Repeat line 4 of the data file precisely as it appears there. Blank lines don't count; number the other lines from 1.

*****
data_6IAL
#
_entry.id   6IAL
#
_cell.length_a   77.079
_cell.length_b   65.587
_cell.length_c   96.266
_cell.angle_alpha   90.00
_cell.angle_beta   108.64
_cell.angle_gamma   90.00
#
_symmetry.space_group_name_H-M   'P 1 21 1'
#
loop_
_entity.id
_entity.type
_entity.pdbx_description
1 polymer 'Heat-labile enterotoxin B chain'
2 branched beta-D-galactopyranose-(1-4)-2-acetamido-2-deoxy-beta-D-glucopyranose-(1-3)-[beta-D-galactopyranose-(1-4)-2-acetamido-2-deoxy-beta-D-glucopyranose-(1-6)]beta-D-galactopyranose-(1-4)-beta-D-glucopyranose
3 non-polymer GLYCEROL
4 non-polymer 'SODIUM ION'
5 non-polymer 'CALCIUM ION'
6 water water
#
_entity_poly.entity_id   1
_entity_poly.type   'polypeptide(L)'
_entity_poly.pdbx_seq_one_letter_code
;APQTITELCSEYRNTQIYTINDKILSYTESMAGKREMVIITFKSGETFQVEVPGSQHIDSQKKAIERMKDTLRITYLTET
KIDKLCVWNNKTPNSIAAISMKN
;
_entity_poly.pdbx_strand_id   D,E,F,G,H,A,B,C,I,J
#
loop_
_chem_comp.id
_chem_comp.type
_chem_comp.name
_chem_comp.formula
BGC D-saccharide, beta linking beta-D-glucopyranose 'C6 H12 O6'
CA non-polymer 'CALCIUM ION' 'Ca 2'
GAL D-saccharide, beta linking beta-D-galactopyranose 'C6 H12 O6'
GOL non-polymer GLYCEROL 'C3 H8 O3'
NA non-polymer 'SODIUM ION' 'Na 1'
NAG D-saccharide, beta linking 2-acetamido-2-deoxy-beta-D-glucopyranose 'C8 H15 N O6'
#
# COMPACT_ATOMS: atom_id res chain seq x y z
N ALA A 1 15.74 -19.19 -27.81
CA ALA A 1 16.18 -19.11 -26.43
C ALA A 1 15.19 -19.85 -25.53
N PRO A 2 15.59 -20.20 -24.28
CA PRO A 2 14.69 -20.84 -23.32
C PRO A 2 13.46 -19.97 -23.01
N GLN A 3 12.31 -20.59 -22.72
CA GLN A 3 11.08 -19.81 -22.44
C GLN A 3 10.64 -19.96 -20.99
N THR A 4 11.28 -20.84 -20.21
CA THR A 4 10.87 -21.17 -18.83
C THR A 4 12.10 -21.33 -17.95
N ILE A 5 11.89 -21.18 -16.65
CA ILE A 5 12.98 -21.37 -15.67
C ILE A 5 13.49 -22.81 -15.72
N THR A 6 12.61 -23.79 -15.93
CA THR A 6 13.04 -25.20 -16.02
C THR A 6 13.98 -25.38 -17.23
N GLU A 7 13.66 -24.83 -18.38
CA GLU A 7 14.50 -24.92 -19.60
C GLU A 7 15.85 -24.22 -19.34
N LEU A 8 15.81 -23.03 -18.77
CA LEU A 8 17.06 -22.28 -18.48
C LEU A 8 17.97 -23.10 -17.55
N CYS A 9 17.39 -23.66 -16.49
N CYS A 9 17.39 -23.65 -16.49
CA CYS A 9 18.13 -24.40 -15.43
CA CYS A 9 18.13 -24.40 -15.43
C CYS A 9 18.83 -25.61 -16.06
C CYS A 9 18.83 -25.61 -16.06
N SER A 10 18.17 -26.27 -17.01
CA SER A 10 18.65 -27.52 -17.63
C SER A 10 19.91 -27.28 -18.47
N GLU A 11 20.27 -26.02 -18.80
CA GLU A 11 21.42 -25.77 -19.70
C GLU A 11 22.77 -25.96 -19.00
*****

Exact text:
#